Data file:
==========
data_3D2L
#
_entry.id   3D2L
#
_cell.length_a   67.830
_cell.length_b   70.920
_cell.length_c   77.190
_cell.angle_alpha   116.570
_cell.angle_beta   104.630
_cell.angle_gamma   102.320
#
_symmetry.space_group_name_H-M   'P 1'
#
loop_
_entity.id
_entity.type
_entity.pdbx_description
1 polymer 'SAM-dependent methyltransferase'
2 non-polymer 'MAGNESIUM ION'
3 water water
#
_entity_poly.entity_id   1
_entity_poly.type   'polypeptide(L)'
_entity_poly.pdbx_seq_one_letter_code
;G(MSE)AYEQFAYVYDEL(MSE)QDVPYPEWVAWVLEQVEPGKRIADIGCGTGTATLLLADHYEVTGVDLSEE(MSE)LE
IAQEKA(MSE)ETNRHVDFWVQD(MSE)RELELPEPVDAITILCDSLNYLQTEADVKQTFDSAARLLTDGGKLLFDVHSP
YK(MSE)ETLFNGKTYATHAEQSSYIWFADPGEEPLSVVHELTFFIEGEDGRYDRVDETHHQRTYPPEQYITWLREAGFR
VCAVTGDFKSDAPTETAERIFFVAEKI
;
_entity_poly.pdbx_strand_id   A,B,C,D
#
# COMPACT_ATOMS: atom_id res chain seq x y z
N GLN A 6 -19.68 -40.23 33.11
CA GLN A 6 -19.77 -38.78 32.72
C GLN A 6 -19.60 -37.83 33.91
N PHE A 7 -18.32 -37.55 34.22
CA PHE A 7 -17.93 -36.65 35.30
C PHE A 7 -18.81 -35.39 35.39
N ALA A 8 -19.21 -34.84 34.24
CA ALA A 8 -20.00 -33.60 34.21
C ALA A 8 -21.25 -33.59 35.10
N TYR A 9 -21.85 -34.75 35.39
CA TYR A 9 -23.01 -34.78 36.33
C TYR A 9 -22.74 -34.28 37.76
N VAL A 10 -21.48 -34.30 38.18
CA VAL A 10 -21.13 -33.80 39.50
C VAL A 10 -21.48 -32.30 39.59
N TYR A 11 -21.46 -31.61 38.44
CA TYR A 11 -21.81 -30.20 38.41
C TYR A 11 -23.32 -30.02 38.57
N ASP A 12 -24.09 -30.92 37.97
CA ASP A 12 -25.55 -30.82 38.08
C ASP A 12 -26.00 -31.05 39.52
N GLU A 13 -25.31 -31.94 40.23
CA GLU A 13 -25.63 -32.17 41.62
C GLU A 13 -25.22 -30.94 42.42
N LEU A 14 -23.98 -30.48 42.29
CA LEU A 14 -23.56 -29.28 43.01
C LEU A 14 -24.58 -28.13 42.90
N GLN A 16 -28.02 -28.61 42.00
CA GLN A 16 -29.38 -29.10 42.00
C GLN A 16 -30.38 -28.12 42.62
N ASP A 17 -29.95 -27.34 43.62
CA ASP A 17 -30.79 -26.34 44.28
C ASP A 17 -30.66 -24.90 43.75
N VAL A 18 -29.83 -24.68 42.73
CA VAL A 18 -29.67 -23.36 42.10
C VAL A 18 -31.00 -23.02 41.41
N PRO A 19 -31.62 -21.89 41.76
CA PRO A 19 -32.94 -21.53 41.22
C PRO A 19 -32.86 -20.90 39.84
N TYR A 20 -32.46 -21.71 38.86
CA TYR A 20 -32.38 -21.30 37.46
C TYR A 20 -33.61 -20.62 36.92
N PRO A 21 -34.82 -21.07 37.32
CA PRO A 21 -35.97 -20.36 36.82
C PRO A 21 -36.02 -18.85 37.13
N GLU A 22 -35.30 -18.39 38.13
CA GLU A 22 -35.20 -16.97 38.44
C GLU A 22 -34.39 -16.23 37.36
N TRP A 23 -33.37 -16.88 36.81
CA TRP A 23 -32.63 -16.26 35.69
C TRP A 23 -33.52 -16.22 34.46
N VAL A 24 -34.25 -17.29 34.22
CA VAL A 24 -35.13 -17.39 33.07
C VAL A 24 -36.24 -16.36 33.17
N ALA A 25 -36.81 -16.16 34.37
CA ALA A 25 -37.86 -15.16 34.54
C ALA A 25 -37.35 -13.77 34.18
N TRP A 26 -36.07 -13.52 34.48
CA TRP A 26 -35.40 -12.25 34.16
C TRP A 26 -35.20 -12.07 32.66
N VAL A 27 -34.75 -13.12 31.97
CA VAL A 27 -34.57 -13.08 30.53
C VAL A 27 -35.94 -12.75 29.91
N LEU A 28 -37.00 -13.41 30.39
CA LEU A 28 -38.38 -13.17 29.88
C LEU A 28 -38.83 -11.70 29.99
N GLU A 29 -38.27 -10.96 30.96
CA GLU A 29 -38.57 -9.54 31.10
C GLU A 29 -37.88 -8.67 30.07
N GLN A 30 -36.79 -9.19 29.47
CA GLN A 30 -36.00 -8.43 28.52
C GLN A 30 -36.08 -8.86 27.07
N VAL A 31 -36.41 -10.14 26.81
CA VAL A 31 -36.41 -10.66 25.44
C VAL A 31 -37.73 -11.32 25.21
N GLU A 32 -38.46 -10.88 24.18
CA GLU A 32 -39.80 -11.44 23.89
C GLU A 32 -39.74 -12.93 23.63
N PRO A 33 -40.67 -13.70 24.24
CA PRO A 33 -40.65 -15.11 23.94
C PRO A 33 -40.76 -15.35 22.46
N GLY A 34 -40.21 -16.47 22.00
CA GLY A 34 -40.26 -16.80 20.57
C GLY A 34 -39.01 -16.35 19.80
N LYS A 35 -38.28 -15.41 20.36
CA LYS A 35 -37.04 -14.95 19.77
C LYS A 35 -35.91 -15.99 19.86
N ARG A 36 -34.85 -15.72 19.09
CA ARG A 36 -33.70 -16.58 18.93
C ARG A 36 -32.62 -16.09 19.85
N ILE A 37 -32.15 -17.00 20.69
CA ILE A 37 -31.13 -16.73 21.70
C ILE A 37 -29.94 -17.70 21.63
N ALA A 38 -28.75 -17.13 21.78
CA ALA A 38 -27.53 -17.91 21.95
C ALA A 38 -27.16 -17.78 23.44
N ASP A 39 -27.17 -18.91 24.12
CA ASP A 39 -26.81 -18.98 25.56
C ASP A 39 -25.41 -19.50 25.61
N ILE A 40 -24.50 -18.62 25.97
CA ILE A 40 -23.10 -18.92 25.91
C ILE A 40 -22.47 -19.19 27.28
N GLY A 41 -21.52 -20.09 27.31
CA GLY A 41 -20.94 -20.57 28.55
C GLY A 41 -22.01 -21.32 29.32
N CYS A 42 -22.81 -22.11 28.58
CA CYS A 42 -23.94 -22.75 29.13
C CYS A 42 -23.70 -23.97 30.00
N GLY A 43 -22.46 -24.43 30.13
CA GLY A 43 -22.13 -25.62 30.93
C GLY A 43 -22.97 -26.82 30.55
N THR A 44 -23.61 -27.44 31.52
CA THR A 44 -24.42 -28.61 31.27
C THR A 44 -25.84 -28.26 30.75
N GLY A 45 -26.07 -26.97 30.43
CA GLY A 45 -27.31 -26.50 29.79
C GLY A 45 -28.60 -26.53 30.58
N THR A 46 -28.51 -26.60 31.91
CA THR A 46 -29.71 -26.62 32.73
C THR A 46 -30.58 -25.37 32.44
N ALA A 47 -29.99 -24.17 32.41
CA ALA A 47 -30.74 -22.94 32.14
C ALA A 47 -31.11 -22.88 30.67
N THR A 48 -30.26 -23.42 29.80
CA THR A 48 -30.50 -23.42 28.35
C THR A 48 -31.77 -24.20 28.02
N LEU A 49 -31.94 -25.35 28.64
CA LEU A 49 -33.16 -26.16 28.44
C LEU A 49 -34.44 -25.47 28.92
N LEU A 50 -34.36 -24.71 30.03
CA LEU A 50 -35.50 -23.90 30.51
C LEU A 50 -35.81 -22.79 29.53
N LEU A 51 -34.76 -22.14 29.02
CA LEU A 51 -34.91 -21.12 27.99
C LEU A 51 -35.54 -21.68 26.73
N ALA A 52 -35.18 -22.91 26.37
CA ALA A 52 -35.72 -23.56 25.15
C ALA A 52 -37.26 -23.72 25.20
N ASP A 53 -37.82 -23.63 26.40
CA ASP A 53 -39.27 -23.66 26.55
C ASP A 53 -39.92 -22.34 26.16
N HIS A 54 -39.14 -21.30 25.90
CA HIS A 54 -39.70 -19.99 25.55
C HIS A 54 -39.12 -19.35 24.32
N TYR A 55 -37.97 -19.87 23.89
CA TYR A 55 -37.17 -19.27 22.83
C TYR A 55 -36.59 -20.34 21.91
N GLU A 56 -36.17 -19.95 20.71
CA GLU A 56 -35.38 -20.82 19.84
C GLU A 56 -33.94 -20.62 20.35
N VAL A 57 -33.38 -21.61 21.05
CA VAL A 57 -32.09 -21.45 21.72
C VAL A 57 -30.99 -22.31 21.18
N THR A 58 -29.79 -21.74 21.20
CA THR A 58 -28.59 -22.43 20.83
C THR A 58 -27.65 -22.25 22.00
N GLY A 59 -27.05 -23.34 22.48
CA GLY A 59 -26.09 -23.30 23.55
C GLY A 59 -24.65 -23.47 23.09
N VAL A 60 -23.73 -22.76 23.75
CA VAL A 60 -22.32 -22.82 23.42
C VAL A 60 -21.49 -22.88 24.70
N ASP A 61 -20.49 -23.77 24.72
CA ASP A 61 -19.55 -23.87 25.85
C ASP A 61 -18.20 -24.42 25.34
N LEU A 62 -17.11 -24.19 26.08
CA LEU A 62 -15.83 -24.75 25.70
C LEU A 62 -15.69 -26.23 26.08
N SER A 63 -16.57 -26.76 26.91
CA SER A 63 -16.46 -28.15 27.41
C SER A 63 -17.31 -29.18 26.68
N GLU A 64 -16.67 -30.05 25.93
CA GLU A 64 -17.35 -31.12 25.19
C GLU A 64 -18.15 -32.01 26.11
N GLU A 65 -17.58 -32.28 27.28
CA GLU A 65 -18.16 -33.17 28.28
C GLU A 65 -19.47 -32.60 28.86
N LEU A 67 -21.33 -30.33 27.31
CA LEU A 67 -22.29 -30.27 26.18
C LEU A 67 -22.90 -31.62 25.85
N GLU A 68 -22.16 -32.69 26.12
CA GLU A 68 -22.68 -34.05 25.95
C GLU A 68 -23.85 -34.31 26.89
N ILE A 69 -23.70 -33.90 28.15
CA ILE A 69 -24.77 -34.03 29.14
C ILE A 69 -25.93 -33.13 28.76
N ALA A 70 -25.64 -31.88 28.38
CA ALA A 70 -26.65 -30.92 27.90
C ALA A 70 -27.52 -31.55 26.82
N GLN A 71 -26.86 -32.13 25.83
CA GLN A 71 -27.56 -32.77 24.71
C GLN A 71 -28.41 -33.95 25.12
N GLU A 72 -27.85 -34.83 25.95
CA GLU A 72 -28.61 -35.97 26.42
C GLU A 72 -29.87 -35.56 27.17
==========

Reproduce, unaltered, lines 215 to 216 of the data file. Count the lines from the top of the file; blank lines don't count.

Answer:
C GLU A 68 -23.85 -34.31 26.89
N ILE A 69 -23.70 -33.90 28.15